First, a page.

The Theater in the Fiction of Marcel Proust

John Gaywood Linn


Literary Criticism / European / French
274 pp. 6x9

$24.95 paper 978-0-8142-5336-6
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That Marcel Proust and the theater of his time were not strangers to one another is evident to even the most casual reader of A la recherche du temps perdu. From Mr. Linn’s thoroughgoing investigation, however, it is clear that the significance of this remarkable abundance of theatrical and dramatic references, both in Proust’s great novel and his other fiction, is far greater than has heretofore been suspected. For Mr. Linn uncovers a very definite pattern and a rigid control in Proust’s deployment of theatrical metaphor and allusion, in his use of quotations from the drama, and in the parallels he draws between the actions of plays, events in real life, and the lives of his characters.

Ultimately, Mr. Linn demonstrates, through Proust’s constant use of theatrical reference as a means of delineating character and personality, building and destroying illusion, and depicting the setting for a bit of action, that life and art in his writings become so closely interwoven, so intimately interrelated, that one is scarcely discernible from the other as they subtly merge and then separate again. Art, for Proust, remains the constant standard against which life is to be measured; and life is usually found wanting in the comparison—life in its falseness, its complexity, its ignobility.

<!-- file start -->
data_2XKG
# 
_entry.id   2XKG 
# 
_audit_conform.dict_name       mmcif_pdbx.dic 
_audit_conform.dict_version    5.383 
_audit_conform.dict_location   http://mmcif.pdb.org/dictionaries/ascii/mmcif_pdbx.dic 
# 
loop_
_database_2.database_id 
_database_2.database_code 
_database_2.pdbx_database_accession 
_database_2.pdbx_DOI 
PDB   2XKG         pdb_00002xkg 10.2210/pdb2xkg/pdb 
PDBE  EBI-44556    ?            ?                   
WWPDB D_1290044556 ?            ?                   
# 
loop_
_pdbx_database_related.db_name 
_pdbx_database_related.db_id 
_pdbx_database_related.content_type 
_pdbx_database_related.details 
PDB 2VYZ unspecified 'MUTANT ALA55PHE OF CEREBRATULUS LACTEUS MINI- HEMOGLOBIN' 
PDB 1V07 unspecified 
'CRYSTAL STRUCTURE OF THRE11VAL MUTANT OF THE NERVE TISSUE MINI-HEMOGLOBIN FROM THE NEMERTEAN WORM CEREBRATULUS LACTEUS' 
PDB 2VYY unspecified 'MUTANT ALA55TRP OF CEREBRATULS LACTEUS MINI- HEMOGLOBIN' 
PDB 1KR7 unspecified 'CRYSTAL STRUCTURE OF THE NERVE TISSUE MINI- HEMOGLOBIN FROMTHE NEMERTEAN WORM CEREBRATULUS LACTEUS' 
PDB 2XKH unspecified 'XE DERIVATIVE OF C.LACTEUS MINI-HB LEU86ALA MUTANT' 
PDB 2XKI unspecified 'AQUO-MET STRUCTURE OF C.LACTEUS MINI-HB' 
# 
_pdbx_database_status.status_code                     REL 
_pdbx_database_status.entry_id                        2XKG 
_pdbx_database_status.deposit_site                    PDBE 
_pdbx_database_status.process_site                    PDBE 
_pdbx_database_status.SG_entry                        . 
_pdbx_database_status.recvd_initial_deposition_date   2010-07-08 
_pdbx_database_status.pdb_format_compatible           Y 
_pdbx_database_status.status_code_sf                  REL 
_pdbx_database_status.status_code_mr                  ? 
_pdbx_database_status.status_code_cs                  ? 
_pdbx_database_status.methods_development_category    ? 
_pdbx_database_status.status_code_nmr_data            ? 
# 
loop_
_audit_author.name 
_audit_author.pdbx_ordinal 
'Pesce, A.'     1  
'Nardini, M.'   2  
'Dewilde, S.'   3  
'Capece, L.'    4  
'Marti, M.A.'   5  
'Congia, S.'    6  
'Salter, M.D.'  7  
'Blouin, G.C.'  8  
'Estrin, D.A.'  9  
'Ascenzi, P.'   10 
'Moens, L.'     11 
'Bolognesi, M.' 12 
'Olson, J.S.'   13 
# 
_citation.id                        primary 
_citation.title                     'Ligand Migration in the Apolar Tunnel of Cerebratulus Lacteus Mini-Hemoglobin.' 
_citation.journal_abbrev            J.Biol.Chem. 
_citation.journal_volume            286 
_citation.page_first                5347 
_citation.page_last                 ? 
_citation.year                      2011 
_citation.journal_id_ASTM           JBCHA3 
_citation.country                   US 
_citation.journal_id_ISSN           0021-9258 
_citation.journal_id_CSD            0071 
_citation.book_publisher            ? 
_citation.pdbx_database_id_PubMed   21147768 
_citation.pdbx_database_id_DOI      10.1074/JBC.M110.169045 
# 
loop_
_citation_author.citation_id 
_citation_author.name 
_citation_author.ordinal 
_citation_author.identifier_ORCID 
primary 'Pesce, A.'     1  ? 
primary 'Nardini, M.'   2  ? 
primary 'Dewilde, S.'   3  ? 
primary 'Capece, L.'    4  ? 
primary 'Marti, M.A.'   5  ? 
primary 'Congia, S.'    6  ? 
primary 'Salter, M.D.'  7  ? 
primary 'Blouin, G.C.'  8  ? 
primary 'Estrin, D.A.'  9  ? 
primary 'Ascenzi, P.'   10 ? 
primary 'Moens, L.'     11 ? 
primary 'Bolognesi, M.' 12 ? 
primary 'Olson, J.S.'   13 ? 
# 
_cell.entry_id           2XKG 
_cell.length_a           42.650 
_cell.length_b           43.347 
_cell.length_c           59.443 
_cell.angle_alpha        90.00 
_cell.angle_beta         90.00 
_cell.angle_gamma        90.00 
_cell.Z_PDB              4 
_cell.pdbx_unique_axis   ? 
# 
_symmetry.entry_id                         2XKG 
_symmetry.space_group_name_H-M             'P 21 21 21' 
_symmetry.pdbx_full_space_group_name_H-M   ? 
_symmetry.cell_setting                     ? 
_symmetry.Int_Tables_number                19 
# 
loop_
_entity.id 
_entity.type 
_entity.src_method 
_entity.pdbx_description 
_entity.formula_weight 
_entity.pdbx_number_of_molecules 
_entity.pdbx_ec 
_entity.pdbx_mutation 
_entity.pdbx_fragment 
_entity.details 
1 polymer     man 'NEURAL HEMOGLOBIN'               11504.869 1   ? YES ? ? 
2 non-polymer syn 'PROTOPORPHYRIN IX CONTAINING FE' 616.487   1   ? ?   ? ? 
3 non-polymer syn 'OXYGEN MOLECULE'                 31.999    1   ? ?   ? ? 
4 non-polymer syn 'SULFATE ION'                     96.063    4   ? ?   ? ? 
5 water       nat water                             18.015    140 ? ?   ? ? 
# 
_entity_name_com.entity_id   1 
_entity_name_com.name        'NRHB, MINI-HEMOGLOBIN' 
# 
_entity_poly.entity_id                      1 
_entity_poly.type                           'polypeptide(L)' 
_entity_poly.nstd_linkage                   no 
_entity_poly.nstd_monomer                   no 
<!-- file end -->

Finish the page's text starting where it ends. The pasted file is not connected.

It is in the final revelation scene of A la recherche du temps perdu, in the great climactic coup de théâtre that ends the novel, that Proust, with stunning virtuosity, brings all of the elaborately and intricately spun threads of theatrical imagery to focus on the tragic disparity between art and life in bringing about his moment of truth.

John Gaywood Linn is assistant professor of English at Queens College of the City University of New York.